-Director of obstetric anesthesia services is a board-certified anesthesiologist with OB anesthesia fellowship training or experience in OB anesthesia.
-Full complement of subspecialists, such as critical care, general surgery, infectious diseases, hematology, cardiology, nephrology, neurology, gastroenterology, internal medicine, behavioral health, and neonatology readily available for inpatient consultation at all times
-Suspected placenta accreta or previa with prior uterine surgery
-Suspected placenta percreta
-Adult respiratory syndrome
-Expectant management of early severe preeclampsia at less than 34 weeks of gestation
≥3/year Previous Cesarean section and a placenta previa
≥5/year Preeclampsia before 34 weeks’ gestation
≥3/year Severe hypertension or Eclampsia before 34 weeks’ gestation
≥3/year Acute Respiratory Distress Syndrome
Level IV (Regional Perinatal Health Care Centers) Level III facility capabilities plus
-On-site medical/surgical care for complex maternal conditions with available ICU beds
-On-site ICU care for obstetric patients with primary or co-management by MFM If the woman must be transported by ambulance to the ICU, this is not considered onsite.
-Perinatal system leadership, including facilitation of collaboration with facilities in the region, analysis and review of system perinatal outcome and quality data, provision of outreach education and assistance with QI
Level III health care providers plus
-MFM team with expertise in highly complex, critically ill, or unstable maternal patients
-Board-certified MFM with full inpatient privileges readily available at all times, including co-management of ICU-admitted obstetric patients
-Nursing Service Line leadership with advanced degree and national certification
- RNs with experience in complex medical illnesses/obstetric complications and collaboration between critical care and obstetric RNs
-Board-certified anesthesiologist with OB anesthesia fellowship training or experience in OB anesthesia physically present at all times
-At least one of the following subspecialties readily available at all times onsite: neurosurgery, cardiac surgery, or transplant. If all three subspecialties are not available, there should be a process to transfer women to a facility with the service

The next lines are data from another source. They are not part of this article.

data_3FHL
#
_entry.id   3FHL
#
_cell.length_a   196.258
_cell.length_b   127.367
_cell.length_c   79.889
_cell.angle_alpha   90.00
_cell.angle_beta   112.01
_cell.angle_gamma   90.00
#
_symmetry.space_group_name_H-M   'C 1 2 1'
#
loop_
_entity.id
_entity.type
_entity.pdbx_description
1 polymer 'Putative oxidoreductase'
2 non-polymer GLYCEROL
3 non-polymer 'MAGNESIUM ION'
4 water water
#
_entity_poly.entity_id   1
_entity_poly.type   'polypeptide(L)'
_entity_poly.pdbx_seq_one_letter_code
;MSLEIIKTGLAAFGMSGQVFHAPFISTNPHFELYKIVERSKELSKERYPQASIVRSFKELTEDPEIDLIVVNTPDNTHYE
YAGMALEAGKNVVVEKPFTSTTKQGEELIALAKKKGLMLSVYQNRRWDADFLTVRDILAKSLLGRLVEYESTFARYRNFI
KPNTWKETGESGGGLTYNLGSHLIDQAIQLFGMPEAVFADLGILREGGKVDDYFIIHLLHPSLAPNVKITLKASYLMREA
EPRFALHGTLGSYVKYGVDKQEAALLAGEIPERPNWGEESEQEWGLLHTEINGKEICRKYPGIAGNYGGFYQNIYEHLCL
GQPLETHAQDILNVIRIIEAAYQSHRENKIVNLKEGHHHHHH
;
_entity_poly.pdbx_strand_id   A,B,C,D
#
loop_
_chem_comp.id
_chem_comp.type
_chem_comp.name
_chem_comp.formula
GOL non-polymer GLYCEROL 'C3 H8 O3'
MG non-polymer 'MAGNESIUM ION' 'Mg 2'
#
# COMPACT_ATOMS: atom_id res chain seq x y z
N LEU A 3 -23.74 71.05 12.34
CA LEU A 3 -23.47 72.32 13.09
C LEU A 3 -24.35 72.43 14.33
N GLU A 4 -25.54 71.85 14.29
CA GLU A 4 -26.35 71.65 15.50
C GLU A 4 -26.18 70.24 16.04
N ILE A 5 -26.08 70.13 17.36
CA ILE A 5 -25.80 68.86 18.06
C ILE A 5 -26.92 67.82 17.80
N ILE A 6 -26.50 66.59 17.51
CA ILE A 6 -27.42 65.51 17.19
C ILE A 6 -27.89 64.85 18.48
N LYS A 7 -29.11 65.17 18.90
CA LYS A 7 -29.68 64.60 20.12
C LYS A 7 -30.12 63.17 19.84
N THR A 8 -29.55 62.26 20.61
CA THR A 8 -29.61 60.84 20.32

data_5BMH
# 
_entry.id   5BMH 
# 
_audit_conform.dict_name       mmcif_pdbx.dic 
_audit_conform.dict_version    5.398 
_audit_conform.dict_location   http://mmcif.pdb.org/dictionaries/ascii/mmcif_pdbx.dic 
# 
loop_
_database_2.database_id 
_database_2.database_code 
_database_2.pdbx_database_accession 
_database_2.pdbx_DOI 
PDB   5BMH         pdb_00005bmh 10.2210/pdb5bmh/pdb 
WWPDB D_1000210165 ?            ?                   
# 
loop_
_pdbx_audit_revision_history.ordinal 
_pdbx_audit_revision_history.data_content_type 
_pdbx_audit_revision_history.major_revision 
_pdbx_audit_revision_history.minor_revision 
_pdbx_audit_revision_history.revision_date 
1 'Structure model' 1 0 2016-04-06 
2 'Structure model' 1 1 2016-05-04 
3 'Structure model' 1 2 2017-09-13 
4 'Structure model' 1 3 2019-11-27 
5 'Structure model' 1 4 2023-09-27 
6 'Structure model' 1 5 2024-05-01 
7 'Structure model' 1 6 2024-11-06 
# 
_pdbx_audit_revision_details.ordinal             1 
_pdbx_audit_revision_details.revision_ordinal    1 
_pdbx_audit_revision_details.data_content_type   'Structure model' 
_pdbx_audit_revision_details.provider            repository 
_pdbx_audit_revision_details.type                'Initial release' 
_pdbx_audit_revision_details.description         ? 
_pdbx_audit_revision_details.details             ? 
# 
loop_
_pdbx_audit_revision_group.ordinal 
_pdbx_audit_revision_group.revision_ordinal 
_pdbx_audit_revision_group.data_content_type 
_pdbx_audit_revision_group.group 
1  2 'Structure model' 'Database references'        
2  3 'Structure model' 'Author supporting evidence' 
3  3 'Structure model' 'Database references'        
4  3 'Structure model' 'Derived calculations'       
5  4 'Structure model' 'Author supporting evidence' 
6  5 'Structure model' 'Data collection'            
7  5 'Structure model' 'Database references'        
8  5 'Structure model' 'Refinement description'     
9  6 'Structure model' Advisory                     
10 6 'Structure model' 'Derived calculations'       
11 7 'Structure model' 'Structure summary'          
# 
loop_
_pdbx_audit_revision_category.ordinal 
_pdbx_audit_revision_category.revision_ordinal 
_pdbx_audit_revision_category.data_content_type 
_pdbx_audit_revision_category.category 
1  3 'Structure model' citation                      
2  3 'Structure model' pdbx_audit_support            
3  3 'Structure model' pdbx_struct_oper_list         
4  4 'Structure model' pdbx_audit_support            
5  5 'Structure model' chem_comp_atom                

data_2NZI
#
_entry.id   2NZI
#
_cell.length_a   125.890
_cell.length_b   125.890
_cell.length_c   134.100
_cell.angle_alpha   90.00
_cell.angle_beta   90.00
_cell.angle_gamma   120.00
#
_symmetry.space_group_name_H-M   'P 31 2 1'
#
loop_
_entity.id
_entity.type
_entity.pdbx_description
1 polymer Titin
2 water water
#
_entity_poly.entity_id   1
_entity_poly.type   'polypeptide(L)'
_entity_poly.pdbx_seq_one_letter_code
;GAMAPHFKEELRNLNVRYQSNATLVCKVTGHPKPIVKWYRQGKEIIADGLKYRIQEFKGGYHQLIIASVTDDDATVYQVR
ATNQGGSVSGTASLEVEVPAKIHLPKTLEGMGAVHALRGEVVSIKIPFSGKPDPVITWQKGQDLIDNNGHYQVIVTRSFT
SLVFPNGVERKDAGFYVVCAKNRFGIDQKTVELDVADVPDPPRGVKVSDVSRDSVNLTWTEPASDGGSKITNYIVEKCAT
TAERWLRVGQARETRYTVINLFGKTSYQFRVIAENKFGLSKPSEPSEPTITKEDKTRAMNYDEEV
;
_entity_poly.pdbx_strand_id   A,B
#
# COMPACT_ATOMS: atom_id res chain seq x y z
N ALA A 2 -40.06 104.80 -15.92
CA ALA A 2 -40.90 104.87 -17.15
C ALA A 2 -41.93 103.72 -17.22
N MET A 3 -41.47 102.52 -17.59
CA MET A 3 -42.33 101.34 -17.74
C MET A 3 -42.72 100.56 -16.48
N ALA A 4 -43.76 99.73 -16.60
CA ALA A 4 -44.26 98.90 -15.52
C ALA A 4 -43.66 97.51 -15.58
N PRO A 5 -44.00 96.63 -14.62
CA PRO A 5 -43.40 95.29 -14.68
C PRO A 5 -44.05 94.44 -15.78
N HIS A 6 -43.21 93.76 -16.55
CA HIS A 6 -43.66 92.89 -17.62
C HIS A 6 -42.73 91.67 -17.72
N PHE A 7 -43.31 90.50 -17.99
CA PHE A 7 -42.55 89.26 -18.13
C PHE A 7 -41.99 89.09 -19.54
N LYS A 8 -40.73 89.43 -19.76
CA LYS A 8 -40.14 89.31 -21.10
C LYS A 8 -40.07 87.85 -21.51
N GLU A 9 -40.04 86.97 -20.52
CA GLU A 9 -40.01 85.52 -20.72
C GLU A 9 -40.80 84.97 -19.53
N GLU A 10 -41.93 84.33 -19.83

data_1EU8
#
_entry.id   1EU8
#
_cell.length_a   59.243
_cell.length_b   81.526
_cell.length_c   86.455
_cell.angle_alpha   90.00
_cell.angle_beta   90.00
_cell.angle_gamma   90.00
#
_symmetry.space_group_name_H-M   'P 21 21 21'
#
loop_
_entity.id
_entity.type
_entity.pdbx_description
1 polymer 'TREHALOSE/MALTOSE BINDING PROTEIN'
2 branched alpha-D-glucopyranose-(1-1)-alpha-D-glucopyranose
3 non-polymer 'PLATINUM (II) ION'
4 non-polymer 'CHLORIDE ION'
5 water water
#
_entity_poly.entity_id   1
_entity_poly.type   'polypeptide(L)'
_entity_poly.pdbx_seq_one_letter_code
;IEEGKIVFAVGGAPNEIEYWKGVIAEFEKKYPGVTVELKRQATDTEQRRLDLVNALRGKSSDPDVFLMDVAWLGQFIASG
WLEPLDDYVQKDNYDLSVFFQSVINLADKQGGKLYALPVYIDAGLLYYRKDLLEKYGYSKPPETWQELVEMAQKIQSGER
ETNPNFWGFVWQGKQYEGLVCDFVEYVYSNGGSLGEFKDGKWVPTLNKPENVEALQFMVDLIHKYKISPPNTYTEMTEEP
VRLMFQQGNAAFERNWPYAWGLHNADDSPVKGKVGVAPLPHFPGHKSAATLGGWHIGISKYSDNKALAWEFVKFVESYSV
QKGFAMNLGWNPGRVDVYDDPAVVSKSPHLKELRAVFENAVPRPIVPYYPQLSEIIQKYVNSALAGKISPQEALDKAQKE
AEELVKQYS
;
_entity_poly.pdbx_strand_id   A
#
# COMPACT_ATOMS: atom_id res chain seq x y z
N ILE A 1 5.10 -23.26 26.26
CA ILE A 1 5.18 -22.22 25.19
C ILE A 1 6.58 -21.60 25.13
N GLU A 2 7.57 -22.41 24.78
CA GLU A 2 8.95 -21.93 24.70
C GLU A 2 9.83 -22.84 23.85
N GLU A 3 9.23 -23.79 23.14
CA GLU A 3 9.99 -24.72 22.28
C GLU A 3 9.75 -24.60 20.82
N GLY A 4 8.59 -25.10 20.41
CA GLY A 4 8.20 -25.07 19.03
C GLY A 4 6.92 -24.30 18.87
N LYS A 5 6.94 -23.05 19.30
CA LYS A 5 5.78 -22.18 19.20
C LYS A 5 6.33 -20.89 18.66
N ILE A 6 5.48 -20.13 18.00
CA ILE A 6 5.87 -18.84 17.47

-Severe maternal cardiac conditions
-Severe pulmonary hypertension or liver failure
-Pregnant women requiring neurosurgery or cardiac surgery
-Pregnant women in unstable condition and in need of an organ transplant
≥3/year Severe chronic medical conditionsd
≥5/year Severe cardiac conditionse
  1. Abbreviations: OB obstetric, RN nurse, CT computerized tomography, MRI magnetic resonance imaging, US ultrasound, MFM maternal fetal medicine, ICU intensive care unit
  2. aText adapted from 2019 Levels of Maternal Care Statement: Obstetric Care Consensus No. 9: Levels of Maternal Care Obs Gynecol. 2019;134 (2):e41-e55)
  3. bText adapted from 2015 Levels of Maternal Care Statement: Obstetric Care Consensus No. 2: Levels of maternal care. Obs Gynecol. 2015;125 (2):502–515)
  4. cThe study determined annual threshold was created by the authors considering both the volume of patients to clinically indicate a hospital’s intent to deliver the different types of appropriate patients and calculated the sensitivity, specificity, and Youden’s index, summary measure of the Receiver Operative Characteristic curve, for each type of high-risk case to inform threshold cut points
  5. dSevere chronic medical conditions: pulmonary hypertension, liver failure, dialysis, and organ transplant
  6. eSevere cardiac conditions: chronic heart disease, hypertrophic cardiomyopathy, acute/subacute endocarditis, constrictive pericarditis, tamponade, complete atrioventricular block, cardiac device in situ, atrial fibrillation, atrial flutter, congestive heart failure, mitral stenosis, atrial stenosis, dual valve disease, value replacement